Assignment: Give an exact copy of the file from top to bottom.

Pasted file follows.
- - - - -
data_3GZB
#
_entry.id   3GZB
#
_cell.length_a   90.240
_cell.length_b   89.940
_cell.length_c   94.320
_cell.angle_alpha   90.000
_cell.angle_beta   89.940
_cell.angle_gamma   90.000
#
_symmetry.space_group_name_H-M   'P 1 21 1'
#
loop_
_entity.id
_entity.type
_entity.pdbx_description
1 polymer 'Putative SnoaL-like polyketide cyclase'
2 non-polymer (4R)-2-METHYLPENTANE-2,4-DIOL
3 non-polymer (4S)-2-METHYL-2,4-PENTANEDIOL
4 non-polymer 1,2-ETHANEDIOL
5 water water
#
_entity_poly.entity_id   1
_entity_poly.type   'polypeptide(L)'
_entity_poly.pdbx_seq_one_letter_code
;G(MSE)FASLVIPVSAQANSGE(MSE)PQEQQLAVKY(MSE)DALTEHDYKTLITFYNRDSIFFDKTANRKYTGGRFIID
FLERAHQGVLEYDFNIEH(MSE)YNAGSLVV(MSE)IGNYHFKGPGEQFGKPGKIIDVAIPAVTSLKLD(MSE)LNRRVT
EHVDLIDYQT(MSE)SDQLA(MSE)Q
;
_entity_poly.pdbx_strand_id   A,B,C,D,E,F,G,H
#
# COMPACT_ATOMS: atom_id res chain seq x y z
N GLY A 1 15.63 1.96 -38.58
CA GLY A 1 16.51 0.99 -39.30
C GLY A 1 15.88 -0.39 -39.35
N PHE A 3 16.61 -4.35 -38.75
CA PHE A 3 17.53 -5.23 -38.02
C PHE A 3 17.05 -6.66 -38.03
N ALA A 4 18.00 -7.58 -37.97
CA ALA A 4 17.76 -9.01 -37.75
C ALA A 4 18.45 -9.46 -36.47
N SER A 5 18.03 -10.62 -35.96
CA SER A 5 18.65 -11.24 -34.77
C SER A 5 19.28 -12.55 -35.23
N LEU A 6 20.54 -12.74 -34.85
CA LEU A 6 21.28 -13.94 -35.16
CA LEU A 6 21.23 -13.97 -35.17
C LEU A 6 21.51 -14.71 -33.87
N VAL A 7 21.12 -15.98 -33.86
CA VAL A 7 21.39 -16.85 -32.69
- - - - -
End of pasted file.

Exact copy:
data_3GZB
#
_entry.id   3GZB
#
_cell.length_a   90.240
_cell.length_b   89.940
_cell.length_c   94.320
_cell.angle_alpha   90.000
_cell.angle_beta   89.940
_cell.angle_gamma   90.000
#
_symmetry.space_group_name_H-M   'P 1 21 1'
#
loop_
_entity.id
_entity.type
_entity.pdbx_description
1 polymer 'Putative SnoaL-like polyketide cyclase'
2 non-polymer (4R)-2-METHYLPENTANE-2,4-DIOL
3 non-polymer (4S)-2-METHYL-2,4-PENTANEDIOL
4 non-polymer 1,2-ETHANEDIOL
5 water water
#
_entity_poly.entity_id   1
_entity_poly.type   'polypeptide(L)'
_entity_poly.pdbx_seq_one_letter_code
;G(MSE)FASLVIPVSAQANSGE(MSE)PQEQQLAVKY(MSE)DALTEHDYKTLITFYNRDSIFFDKTANRKYTGGRFIID
FLERAHQGVLEYDFNIEH(MSE)YNAGSLVV(MSE)IGNYHFKGPGEQFGKPGKIIDVAIPAVTSLKLD(MSE)LNRRVT
EHVDLIDYQT(MSE)SDQLA(MSE)Q
;
_entity_poly.pdbx_strand_id   A,B,C,D,E,F,G,H
#
# COMPACT_ATOMS: atom_id res chain seq x y z
N GLY A 1 15.63 1.96 -38.58
CA GLY A 1 16.51 0.99 -39.30
C GLY A 1 15.88 -0.39 -39.35
N PHE A 3 16.61 -4.35 -38.75
CA PHE A 3 17.53 -5.23 -38.02
C PHE A 3 17.05 -6.66 -38.03
N ALA A 4 18.00 -7.58 -37.97
CA ALA A 4 17.76 -9.01 -37.75
C ALA A 4 18.45 -9.46 -36.47
N SER A 5 18.03 -10.62 -35.96
CA SER A 5 18.65 -11.24 -34.77
C SER A 5 19.28 -12.55 -35.23
N LEU A 6 20.54 -12.74 -34.85
CA LEU A 6 21.28 -13.94 -35.16
CA LEU A 6 21.23 -13.97 -35.17
C LEU A 6 21.51 -14.71 -33.87
N VAL A 7 21.12 -15.98 -33.86
CA VAL A 7 21.39 -16.85 -32.69